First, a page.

House Republicans failed Thursday to hold Attorney General Merrick Garland in “inherent contempt” of Congress, a rare move that would have fined the nation’s top law enforcement official $10,000 per day unless audio recordings of President Biden’s interviews with special counsel Robert Hur were handed over.

The House voted 210-204 against the resolution to fine Biden’s AG every day until he complied with a subpoena previously approved by the House in February.

Four Republicans — House Intelligence Committee chairman Mike Turner and Rep. Dave Joyce, both from Ohio, as well as California Reps. John Duarte and Tom McClintock — voted against the measure, along with every Democrat. 

On Wednesday, the same four Republicans voted with Democrats in an unsuccessful bid to table the inherent contempt resolution or refer it to the House Rules Committee for further deliberation.

Nineteen lawmakers — 12 Republicans and seven Democrats — did not vote despite some still being present on Capitol Hill Thursday.

House Speaker Mike Johnson (R-La.) had also discouraged the effort, telling reporters in a Tuesday press conference that his “preference is to follow the legal process and legal proceedings that protect the institution.”

Rep. Anna Paulina Luna (R-Fla.), who introduced the resolution, told reporters after it failed that she had “already refiled” it.

“We had members that were here yesterday that flew out due to family emergencies,” Luna said.

“We feel very confident that it will pass,” she added, teasing that one of the four “no” votes may be willing to flip.

Hur concluded in a February report that Biden, 81, should not be charged for having “willfully retained and disclosed classified materials” following his vice presidency, in part because a jury would likely view him as a “well-meaning, elderly man with a poor memory.”

Garland released that report and the transcripts of the president’s Oct. 8-9 interviews with Hur’s team — but has declined to release the recordings after the White House asserted executive privilege in May.

All but one House Republican voted last month to hold Garland in contempt for refusing to share the files.

Concerns about Biden’s mental fitness have grown since his disastrous June 27 debate against former President Donald Trump, with 11 congressional Democrats coming forward in the subsequent weeks and calling on the president to abandon his re-election effort.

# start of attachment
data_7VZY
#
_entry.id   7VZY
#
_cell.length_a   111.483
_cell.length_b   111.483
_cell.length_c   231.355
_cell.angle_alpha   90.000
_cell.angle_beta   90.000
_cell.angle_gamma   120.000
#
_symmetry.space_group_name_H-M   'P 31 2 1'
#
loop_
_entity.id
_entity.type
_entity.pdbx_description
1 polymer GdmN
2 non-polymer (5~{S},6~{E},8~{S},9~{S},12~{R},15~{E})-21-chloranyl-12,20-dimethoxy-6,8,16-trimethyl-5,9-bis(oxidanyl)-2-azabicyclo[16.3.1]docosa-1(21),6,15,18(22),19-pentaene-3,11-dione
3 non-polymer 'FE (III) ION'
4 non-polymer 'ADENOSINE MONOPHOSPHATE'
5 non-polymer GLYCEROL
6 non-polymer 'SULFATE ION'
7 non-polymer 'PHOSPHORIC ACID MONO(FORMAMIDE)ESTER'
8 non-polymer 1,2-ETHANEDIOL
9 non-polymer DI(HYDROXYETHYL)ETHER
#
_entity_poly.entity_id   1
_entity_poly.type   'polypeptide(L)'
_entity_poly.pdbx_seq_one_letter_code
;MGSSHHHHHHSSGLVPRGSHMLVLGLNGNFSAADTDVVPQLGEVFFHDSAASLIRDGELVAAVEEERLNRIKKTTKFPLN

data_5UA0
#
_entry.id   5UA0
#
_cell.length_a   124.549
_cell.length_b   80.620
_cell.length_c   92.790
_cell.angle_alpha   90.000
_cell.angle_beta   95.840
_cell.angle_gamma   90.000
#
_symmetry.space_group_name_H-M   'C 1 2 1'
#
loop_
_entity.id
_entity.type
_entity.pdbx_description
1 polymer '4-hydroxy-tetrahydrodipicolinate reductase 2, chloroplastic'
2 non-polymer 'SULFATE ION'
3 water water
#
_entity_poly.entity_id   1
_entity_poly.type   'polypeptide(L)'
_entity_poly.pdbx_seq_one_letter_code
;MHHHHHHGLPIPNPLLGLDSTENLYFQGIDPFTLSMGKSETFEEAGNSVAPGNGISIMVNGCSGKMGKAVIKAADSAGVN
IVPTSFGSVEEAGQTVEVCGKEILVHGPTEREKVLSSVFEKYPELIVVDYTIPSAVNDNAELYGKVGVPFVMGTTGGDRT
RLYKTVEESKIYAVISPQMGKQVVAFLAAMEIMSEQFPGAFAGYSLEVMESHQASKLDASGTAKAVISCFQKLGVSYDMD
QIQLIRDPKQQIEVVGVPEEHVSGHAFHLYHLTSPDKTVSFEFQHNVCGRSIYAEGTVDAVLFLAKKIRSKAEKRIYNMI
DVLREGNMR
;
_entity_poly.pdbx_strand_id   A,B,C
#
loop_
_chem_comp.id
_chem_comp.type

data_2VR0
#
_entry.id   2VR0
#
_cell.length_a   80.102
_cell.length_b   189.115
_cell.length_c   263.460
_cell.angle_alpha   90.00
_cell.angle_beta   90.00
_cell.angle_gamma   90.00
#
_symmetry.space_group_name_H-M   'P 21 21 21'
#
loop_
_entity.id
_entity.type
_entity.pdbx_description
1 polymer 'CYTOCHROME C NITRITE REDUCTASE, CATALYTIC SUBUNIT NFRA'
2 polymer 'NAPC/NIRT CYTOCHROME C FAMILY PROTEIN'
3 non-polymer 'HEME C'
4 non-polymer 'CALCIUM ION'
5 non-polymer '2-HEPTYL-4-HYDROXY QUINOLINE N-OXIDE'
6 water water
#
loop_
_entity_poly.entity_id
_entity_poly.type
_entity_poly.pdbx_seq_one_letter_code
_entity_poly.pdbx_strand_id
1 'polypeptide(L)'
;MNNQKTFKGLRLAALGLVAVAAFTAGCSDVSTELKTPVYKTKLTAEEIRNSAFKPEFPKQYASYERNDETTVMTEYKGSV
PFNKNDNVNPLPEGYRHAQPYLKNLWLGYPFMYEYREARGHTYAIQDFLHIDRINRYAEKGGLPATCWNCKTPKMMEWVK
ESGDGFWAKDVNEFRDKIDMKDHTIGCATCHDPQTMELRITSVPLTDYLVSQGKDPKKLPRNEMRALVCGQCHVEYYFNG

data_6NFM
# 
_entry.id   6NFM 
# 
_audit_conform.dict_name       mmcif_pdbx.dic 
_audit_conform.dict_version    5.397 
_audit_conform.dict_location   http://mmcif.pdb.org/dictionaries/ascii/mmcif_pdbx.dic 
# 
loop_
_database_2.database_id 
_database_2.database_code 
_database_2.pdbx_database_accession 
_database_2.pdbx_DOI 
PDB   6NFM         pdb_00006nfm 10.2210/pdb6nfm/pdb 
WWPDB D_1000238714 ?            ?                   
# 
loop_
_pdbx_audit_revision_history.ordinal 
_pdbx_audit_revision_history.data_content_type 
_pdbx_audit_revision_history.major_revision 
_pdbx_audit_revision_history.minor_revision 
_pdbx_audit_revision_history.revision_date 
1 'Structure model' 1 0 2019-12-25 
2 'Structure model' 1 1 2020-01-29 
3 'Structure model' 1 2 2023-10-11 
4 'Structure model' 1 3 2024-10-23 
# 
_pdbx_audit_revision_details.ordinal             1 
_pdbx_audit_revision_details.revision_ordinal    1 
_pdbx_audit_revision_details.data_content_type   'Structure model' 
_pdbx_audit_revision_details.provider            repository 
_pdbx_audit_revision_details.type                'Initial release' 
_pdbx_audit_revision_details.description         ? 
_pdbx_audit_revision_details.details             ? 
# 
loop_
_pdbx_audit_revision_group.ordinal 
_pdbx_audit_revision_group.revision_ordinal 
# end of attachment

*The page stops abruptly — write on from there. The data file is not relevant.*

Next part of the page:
Republicans believe that the Hur interview tapes will “contain verbal and nonverbal context that is missing from a cold transcript,” while Democrats like Rep. Jamie Raskin (D-Md.) have dismissed what they call a “madcap, wild-goose chase” as a hunt for “throat clearings and sneezes.”

White House counsel Ed Siskel has also expressed concern that GOP operatives will “chop [the tapes] up, distort them, and use them for partisan political purposes.”

The GOP-led House Judiciary Committee, conservative advocacy groups like the Heritage Foundation and media outlets have since sued in federal court for the recordings.

Former Attorney General Michael Mukasey has bolstered those efforts by submitting a declaration that Garland’s assertion of executive privilege over the recordings had been “flawed.”

Luna had toned down the language of the bill since introducing it last month. Initially, the resolution would have called for the arrest of Garland by the House sergeant-at-arms.

A US Supreme Court decision in 1927 upheld the inherent contempt authority to force Mally Daugherty, the brother of then-Attorney General Harry Daugherty, to comply with a subpoena for testimony and to submit records as part of the Teapot Dome scandal.

House Republicans are also demanding the audio of Hur’s interview with Biden’s ghostwriter Mark Zwonitzer, who allegedly confessed to deleting incriminating recordings of the president discussing classified information after learning of the special counsel probe.

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